BRONCO VS. BLAZER – A Tale Of Two Rivals That Have Taken Very Different Paths
Dating back to the ’60s, the trajectories of Ford’s Bronco and Chevy’s Blazer have been intertwined to an extent matched by very few other model rivalries. And with the pending return of the Ford Bronco just a short ways off now, it’s a good time to have a look at how these hallowed nameplates have fared over the years, as well as the decidedly different paths on which they now find themselves.
Bronco: First to the Market
When the Bronco was first introduced in 1965 as a 1966 model, it was so distinctive from anything else on the market that Ford’s early commercials showed an obvious clumsiness in labeling it, referring to the Bronco as “the first 4-wheel drive sports car”. Its category-defying newness certainly didn’t hurt sales and, with only fairly primitive, military-based rivals like the CJ5 Jeep around to provide competition — and not very keen competition at that — the Ford Bronco would go on to enjoy virtually unencumbered success for a number of years.
Chevy Eventually Counterpunches
Chevy seemed cautious at first in its bid to compete with Ford’s revolutionary nameplate, waiting until 1969 to unveil its Blazer. For a half decade, the two SUV forefathers would dominate its segment so if you were to have glimpsed a rugged SUV on or off the asphalt back then, it would have had to have been one of these two, as a third competitor — the Dodge Ramcharger — wouldn’t debut until 1974.
Just as was the case with the parallel muscle car war between Ford’s Mustang and Chevy’s Camaro, the Bronco and Blazer would trade figurative blows over the years. Because the Bronco arrived first, it had a decided market advantage and, as it would turn out, the introduction of the Blazer hardly seemed to make a dent in its popularity — Ford sold more than 20,000 units the very year the Blazer was introduced.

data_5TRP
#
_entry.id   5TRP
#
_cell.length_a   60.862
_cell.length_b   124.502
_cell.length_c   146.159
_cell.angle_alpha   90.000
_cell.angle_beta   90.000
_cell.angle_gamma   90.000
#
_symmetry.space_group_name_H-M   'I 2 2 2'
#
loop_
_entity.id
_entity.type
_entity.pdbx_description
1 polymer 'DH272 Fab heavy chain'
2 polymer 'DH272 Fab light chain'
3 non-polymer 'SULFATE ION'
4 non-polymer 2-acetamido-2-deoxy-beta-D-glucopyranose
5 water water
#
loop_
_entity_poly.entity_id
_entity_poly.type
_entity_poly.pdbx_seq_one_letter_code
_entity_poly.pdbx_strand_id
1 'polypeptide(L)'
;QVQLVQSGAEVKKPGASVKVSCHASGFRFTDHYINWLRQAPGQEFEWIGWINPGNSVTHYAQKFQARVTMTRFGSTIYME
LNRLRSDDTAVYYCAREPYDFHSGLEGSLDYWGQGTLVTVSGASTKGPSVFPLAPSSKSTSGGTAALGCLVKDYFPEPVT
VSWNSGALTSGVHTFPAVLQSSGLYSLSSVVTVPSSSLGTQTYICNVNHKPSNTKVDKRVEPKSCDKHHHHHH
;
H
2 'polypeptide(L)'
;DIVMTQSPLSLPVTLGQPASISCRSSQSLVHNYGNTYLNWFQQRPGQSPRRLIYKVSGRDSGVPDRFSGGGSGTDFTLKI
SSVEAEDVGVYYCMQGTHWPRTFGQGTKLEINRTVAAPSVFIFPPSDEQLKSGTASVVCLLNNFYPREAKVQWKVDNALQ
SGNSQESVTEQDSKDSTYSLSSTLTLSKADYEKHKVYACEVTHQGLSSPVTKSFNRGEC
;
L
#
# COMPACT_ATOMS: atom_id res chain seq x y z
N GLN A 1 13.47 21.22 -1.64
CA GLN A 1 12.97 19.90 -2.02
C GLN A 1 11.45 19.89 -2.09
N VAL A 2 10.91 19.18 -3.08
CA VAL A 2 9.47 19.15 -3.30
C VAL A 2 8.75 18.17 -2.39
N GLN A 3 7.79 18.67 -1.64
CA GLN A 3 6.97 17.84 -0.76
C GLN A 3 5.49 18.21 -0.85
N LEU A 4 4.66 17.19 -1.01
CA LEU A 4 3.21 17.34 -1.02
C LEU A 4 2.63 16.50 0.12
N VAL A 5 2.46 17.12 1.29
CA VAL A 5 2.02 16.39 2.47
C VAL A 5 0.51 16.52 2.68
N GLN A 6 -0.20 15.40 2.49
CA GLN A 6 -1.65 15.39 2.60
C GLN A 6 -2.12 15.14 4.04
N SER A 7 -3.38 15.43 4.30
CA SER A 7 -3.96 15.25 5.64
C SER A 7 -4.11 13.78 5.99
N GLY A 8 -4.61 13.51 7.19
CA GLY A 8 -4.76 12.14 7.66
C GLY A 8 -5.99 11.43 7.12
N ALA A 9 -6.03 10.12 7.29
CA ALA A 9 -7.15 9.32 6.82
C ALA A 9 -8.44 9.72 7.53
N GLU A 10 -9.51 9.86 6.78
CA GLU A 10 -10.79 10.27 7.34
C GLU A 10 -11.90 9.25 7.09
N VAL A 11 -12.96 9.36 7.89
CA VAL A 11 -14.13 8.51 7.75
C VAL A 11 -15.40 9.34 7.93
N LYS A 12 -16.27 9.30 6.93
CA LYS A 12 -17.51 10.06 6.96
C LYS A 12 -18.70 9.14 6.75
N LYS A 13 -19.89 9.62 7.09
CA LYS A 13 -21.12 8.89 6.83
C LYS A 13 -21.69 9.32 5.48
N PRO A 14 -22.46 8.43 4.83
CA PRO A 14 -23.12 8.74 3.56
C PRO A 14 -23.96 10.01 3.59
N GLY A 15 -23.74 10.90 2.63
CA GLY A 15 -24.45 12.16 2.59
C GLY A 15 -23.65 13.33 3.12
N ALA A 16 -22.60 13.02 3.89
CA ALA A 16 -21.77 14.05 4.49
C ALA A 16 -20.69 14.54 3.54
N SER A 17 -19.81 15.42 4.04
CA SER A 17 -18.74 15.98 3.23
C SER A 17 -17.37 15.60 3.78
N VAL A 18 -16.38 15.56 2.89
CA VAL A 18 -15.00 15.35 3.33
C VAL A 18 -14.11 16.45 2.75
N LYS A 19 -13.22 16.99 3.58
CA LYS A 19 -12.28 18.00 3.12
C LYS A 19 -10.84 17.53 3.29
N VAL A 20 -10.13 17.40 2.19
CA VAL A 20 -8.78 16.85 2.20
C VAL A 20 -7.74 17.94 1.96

Going Big to Keep Up With The Competition
But nothing lasts forever — and this holds especially true in the automotive world — and the Bronco’s popularity would begin to wane in the final years of its first generation. By the time its second generation was introduced in 1978, the landscape had shifted a bit, so Ford opted to lengthen the Bronco while perching it on top of a shortened Ford F-series chassis so that it could properly wage war with its larger rival — the K5 Blazer, which had been sporting a truck chassis ever since its debut.
This back and forth would continue for quite some time, with each manufacturer attempting to gain a sales advantage through a combination of ingenuity and marketing. Meanwhile, there was no clear winner in the area of power output, as both models remained pretty weak in this regard, largely due to emission standards.
The (Temporary) End of the Line
Throughout the remainder of the ’80s and into the ’90s there would be a substantial change in the segment that was dominated for so long by the Bronco and Blazer. The American car buying public began to see the SUV as the logical successor to the nearly extinct station wagon and, as the result of faltering sales, Chevy would take the K5 Blazer out of commission in 1995, to be replaced by the still robust, but more refined and citified Chevy Tahoe. Ford would deal its Bronco the same fate the very next year, putting it on the blocks to make room for its successor, the Ford Expedition, which would take its place in the Ford lineup in 1997 alongside the already successful Explorer.